Motherscope Magazine – Issue 2


Motherscope magazine came up in a Google search when I was looking for places to submit my essays. The founder and editor was looking for submissions on motherhood and choice. I had the perfect piece in mind. I polished it up a bit, sent it in, and…it was accepted!

I have not been able to put this publication down since I received it a few days ago. It’s gorgeous, real, moving, inspirational, and everything else that is reflected in motherhood. Order your own copy of Issue 2 at While you’re waiting for it to arrive, check out my essay below:


Having It All: Another Myth of Motherhood


by Melissa Face

When my daughter’s kindergarten teacher called me at 10:00 in the morning, I stepped outside my own classroom and took her call. Delaney had woken up with a cough and hoarse voice, and though I was hoping she would get through the school day, I was also expecting she might not.

“Delaney is asking to go home,” her teacher said. “She’s upset and saying she just wants her mama.”

“Tell her I will be there in a few minutes. I need to write down some sub plans,” I told Delaney’s teacher.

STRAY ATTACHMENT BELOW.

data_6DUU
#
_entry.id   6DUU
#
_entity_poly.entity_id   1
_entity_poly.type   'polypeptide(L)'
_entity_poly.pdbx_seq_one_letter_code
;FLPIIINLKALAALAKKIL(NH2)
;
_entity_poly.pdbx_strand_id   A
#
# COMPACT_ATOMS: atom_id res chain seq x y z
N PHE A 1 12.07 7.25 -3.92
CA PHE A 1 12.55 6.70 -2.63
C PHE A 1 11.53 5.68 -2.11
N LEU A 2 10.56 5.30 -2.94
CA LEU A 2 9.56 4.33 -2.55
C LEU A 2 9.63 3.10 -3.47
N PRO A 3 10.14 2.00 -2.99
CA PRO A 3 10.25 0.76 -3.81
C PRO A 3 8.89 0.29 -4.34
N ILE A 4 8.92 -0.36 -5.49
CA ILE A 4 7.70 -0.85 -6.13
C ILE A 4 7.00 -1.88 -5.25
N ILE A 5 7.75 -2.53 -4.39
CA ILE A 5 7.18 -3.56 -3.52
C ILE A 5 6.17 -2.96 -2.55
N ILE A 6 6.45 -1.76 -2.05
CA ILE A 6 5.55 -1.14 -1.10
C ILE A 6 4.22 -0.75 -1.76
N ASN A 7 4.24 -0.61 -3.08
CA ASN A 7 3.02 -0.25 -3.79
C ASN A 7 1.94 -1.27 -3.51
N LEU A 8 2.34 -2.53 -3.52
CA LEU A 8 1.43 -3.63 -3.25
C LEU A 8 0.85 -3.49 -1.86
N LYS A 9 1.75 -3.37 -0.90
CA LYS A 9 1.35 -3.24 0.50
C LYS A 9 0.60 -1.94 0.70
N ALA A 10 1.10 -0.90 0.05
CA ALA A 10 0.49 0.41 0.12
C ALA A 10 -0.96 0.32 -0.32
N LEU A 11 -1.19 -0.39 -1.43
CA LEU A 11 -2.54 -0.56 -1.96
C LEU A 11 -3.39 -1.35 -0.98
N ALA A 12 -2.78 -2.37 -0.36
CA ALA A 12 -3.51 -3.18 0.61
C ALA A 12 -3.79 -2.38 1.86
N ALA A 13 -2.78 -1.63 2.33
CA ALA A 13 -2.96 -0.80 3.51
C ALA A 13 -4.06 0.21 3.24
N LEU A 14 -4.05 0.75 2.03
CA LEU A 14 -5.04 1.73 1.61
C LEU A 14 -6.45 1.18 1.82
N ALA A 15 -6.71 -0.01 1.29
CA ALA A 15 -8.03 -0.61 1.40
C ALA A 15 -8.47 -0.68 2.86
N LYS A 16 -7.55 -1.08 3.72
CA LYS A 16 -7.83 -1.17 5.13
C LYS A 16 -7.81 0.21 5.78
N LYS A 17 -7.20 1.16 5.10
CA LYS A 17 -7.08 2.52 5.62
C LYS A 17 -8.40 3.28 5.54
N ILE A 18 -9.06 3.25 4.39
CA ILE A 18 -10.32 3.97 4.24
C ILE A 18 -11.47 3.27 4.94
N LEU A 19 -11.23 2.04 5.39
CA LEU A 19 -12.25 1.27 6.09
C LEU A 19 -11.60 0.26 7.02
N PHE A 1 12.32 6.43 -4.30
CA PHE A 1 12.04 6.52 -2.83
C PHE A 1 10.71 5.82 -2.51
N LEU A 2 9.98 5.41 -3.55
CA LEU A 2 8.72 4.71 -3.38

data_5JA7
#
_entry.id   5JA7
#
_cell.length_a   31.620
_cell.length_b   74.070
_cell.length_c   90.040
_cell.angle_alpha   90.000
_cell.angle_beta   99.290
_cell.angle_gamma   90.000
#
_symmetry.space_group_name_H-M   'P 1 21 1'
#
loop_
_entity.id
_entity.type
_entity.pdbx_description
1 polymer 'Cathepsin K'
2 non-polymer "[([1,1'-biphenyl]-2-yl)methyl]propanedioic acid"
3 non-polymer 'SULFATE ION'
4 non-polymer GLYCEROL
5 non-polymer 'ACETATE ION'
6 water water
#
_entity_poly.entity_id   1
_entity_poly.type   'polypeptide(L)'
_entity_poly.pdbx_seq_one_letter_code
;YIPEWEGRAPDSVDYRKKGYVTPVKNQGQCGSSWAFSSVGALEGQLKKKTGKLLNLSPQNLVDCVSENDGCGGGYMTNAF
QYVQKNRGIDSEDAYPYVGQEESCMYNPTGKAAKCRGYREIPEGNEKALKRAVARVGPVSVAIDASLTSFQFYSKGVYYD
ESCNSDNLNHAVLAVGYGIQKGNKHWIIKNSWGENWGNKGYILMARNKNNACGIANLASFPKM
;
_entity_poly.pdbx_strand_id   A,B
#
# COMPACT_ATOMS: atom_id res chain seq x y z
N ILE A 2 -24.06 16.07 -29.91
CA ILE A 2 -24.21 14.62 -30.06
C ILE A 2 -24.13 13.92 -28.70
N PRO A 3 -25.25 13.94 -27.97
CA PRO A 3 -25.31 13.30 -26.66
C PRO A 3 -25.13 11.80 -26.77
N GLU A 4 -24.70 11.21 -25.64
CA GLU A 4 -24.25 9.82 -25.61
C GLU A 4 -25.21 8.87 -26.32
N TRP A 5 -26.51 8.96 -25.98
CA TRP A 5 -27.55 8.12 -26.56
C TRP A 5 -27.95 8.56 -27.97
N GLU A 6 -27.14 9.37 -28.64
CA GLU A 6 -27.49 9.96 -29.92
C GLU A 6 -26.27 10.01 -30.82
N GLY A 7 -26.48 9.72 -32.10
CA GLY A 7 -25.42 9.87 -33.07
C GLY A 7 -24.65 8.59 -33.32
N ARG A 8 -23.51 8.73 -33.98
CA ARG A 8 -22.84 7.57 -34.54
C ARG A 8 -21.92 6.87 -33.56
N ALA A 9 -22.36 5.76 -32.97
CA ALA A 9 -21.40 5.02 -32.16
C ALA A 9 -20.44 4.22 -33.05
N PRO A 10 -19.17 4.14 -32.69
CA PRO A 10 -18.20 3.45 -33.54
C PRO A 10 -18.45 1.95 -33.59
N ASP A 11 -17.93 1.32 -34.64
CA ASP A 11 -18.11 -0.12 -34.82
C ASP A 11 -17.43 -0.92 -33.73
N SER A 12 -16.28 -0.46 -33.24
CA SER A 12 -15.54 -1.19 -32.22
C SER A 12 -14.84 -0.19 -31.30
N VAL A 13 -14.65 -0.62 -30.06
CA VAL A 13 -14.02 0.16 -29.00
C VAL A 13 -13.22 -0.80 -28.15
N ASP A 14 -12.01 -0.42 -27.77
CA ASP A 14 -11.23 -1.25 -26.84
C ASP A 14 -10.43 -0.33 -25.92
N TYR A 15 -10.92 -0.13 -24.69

I could have checked with my husband to see if he was free; we’ve split our work day in the past in order to take sick kids to the doctor. But I didn’t. Delaney asked for me, so I made arrangements to go get her. I notified the office that I would need coverage, organized my plans for my students, then filled out a leave slip and left.

While I was driving to my daughter’s school, I thought about an interview I watched recently on The Today Show about moms “having it all.” The guest, a local author and entrepreneur stated that moms can have it all, but can’t necessarily do it all themselves, meaning there are times when we must delegate certain tasks and responsibilities. 

I thought about whether or not I agreed with her. I wondered what I could possibly delegate to someone else.